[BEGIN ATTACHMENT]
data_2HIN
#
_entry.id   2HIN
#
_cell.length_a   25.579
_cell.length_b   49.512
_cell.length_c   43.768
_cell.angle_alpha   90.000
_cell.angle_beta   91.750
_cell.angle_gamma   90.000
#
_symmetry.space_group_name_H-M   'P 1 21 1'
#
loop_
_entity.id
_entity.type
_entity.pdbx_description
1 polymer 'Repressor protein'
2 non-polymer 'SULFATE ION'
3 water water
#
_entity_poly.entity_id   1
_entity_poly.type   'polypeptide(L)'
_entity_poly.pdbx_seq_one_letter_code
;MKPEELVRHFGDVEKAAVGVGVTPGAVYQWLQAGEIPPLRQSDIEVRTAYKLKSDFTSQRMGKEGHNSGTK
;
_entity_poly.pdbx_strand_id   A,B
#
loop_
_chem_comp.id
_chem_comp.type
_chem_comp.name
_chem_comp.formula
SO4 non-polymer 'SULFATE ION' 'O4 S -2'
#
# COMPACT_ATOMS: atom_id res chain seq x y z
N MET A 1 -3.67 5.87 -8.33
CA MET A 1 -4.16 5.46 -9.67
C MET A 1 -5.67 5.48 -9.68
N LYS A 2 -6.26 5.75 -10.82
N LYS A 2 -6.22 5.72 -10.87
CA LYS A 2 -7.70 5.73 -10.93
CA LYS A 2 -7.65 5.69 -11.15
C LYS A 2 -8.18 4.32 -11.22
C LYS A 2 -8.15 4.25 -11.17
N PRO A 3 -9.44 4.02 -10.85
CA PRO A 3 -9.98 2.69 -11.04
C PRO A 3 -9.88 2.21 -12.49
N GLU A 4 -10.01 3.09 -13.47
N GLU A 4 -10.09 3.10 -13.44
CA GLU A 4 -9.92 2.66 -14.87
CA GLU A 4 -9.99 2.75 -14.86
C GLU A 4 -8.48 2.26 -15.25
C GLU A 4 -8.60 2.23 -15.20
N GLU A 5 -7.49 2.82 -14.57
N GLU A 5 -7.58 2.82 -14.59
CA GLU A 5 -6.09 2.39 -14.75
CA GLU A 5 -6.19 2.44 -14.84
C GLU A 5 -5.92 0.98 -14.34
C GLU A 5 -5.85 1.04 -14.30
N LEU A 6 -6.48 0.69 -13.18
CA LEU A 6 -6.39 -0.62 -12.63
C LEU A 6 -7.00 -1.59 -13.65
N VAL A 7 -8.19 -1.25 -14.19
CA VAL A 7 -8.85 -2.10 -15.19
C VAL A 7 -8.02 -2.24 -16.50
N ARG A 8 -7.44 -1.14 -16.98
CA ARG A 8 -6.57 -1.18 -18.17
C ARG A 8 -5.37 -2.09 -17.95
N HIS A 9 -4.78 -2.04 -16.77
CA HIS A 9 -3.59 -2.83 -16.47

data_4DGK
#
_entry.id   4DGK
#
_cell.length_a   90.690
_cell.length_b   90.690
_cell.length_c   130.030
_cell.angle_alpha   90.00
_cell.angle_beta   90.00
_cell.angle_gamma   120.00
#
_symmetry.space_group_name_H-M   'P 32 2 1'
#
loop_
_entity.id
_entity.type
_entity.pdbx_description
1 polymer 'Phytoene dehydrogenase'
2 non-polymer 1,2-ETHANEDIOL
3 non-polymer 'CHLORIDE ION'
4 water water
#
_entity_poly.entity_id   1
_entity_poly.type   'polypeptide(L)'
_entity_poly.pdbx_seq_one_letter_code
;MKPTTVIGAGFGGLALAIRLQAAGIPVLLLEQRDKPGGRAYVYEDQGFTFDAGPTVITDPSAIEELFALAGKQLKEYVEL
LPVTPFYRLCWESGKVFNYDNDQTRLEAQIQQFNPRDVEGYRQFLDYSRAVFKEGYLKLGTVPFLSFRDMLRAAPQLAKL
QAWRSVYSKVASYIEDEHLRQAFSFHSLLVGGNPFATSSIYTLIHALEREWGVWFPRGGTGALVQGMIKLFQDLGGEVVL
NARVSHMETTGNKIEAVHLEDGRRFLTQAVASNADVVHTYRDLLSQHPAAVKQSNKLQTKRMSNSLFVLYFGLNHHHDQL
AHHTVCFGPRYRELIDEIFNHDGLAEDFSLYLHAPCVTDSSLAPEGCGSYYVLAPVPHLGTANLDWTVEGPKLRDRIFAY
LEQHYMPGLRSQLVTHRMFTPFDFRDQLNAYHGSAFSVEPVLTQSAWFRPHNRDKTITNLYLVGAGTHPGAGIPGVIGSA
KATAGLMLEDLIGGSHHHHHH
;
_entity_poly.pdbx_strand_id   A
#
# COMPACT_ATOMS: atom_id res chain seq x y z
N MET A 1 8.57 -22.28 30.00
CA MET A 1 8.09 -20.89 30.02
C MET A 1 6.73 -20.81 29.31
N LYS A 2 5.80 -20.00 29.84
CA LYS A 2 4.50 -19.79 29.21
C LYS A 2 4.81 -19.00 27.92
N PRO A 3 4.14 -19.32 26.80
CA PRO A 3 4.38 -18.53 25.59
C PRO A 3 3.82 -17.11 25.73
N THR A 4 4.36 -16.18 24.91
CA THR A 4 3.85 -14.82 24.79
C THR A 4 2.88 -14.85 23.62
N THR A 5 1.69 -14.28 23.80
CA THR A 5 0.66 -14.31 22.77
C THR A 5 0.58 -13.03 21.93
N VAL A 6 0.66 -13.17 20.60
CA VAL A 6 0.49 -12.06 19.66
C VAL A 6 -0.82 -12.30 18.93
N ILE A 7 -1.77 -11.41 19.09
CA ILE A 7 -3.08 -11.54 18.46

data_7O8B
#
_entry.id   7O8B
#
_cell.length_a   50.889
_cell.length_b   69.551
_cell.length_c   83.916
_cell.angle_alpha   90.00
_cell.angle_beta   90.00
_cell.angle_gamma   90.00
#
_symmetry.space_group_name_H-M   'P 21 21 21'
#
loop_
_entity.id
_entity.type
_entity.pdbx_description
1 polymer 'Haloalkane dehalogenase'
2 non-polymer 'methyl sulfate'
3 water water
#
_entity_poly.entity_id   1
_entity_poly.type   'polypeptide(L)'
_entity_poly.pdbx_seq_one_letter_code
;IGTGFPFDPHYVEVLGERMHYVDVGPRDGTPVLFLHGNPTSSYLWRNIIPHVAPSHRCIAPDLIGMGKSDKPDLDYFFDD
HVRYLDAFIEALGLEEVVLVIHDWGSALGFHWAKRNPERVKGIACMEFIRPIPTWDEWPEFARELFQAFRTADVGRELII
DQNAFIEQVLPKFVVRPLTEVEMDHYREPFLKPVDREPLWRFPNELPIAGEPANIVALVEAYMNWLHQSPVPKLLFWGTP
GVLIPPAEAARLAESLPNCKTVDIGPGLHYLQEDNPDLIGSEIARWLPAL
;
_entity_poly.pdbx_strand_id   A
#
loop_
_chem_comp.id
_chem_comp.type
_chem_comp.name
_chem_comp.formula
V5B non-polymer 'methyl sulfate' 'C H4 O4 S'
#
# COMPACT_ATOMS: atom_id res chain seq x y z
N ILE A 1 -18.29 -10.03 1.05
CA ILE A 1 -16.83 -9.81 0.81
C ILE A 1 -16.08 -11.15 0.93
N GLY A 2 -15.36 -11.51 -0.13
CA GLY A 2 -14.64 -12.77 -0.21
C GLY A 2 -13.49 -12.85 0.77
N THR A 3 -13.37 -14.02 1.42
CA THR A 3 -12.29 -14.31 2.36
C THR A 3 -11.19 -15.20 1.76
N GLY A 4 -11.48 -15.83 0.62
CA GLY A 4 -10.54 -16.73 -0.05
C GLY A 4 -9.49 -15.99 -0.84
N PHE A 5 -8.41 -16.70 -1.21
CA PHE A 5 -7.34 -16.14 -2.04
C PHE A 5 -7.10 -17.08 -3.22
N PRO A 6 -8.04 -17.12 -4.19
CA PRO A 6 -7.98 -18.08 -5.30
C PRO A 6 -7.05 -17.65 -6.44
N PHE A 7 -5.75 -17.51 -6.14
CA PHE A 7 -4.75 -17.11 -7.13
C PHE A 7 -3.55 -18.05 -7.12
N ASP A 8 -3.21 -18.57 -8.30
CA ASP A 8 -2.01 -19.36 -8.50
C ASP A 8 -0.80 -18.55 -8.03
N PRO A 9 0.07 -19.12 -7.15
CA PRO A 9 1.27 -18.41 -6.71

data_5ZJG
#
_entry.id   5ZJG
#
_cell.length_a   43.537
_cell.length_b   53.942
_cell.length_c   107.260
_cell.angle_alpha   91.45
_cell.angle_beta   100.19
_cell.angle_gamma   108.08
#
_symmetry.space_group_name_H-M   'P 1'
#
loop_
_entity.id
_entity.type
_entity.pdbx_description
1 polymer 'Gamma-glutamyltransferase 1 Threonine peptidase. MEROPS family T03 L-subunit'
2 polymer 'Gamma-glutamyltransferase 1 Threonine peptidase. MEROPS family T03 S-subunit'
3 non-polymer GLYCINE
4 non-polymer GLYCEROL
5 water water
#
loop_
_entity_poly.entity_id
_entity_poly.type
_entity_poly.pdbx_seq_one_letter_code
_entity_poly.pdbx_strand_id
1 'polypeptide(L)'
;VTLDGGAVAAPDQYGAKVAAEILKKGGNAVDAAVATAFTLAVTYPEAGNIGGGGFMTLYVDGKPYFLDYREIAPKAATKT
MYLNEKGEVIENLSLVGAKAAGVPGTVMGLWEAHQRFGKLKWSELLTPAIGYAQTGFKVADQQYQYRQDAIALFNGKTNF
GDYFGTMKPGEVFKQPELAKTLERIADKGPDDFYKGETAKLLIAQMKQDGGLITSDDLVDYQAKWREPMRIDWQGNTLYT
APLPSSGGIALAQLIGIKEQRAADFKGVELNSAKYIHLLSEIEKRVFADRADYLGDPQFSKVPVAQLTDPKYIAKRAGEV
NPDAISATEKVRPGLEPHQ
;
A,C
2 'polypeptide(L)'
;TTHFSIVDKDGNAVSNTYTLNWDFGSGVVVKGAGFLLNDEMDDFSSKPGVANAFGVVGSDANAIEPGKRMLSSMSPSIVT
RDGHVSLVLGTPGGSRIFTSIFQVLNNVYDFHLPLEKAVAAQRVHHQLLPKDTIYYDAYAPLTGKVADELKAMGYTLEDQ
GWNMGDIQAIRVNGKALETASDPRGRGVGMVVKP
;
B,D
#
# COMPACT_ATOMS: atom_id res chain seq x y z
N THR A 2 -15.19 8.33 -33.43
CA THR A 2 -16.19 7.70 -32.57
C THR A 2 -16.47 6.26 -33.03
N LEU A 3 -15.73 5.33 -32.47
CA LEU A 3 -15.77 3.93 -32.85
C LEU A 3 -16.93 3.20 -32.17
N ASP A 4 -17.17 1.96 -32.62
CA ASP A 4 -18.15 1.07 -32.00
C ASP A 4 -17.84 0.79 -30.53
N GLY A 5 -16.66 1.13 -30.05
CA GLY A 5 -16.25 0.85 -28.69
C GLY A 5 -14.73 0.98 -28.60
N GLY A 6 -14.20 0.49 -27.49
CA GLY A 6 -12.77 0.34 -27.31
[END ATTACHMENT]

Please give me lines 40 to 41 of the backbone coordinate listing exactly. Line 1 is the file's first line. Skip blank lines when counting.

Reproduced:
N LYS A 2 -6.26 5.75 -10.82
N LYS A 2 -6.22 5.72 -10.87